John was also insistent that the children receive a good religious education and to this end visited a local Anglican church to petition the vicar for some Bibles to be used in his school. The vicar told him he would be happy to help, and as soon as the children saved up the tuppences and threepences he would be happy to sell them the Bibles. John Pounds questioned the Vicar where exactly these destitute children were to get the money, and then decided to seek help elsewhere. He went to the Unitarian chapel (today John Pounds Memorial Church, Unitarian) and again asked for Bibles. The minister, Revered Russell Scott, handed him several Bibles and told him that the chapel would provide him with as many as he needed. Indeed the chapel and its congregation provided much more than just Bibles, and they actively helped John in his mission to educate and care for the poor youth of Portsmouth.

Each Sunday John, a rather dishevelled and unkempt man, would smarten up and take his "children" to the Sunday-school attached to the chapel. He himself relished attending his chapel and would sit in his pew quietly and faithfully worshipping his Maker.

He received valuable aid from Portsmouth Unitarians, however he never accepted any for himself, instead directing everything for the use and benefit of his charges. He remained to his death in the same humble station. A woman once said to him:
"Mr Pounds I wish you were rich, you would do so much good!" to which he responded: "Well, I don't know, if I had been rich, I might perhaps have been much the same as other rich people. This I know, that there is now not a happier man in England than John Pounds, and it is better as it is."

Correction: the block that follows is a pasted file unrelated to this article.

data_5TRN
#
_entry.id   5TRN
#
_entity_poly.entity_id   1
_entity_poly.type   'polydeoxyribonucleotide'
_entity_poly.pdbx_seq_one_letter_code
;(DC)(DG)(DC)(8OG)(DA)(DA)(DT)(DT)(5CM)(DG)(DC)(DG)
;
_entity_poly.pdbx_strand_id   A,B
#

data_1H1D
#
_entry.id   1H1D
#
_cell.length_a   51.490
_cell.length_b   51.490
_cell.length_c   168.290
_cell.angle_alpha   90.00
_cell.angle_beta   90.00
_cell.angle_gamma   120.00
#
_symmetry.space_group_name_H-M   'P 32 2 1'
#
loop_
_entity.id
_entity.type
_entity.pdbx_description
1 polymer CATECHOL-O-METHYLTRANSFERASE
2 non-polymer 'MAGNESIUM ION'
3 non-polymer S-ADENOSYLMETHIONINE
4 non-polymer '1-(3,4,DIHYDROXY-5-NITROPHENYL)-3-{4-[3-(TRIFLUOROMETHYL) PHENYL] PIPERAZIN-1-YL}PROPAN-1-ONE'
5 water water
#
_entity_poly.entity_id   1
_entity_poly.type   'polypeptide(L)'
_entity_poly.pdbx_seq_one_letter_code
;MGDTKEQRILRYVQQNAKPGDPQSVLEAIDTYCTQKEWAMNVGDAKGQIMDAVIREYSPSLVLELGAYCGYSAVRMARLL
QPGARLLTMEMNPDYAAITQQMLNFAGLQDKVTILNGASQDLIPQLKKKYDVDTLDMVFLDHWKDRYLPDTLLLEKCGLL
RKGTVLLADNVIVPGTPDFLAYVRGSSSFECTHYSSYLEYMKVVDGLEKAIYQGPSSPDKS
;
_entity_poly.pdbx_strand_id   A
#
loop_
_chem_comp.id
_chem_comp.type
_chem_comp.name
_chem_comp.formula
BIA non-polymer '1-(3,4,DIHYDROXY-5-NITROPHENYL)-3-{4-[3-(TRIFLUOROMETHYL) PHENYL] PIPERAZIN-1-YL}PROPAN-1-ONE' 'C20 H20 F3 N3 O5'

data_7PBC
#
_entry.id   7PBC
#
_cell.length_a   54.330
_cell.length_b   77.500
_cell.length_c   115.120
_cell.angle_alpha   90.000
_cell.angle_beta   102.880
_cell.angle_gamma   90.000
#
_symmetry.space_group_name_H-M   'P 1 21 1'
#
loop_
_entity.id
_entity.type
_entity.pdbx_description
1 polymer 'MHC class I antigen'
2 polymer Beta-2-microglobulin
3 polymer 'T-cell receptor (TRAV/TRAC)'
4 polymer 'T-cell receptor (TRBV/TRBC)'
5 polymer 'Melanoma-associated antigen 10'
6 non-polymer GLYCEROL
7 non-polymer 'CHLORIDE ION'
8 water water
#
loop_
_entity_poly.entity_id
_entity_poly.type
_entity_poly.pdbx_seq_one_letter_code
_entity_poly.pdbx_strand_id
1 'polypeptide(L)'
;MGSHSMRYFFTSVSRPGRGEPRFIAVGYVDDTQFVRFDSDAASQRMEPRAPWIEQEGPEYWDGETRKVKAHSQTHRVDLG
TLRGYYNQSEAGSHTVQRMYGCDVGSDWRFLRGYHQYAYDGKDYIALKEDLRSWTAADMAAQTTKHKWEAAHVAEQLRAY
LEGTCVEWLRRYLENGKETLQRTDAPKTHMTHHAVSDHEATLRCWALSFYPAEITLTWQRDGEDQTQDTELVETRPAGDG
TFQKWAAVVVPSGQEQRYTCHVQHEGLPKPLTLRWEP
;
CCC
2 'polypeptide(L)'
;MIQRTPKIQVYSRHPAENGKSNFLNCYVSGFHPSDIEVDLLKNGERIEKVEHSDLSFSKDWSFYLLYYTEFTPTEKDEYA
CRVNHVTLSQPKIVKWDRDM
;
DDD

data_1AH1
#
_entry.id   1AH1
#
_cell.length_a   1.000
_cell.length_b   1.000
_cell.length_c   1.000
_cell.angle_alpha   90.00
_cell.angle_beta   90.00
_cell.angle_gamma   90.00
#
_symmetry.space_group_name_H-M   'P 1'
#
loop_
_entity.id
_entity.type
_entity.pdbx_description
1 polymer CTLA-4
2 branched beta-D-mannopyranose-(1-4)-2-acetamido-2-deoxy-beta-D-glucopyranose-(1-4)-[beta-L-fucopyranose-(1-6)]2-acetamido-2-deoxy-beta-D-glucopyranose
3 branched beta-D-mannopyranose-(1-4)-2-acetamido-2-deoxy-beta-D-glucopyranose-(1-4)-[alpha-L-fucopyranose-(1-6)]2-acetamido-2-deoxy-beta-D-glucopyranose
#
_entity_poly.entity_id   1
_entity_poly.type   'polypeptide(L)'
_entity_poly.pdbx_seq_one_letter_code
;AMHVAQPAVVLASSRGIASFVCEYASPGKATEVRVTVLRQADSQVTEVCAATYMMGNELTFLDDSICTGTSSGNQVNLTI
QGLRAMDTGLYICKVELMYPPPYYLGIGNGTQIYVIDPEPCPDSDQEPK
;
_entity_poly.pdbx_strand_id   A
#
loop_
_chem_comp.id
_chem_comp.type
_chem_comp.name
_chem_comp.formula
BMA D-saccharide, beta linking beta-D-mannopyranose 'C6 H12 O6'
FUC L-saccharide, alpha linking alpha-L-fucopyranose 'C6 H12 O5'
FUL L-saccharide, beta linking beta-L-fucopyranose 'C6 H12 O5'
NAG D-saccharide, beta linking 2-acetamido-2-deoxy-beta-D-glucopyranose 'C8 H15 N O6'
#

His life ended suddenly on New Year's Day 1839 and was buried in the grounds of the chapel he loved. His funeral was attended by large numbers of people of all religious and political opinions. Many people contributed to the fund to create a memorial stone for him, which can be found to this day in the grounds of the church.

Dr Guthrie, a famous Edinburgh Calvinist preacher and philanthropist said about John Pounds:

"When the day comes when honour will be done to whom honour is due, I can fancy the crowd of those whose fame poets have sung, and to whose memory monuments have been raised, dividing like a wave, and (passing the great, and the noble, and the mighty of the land) this poor, obscure old man stepping forward and receiving the especial notice of him who said, "inasmuch as ye did it to one of the least of these, ye did it also to me".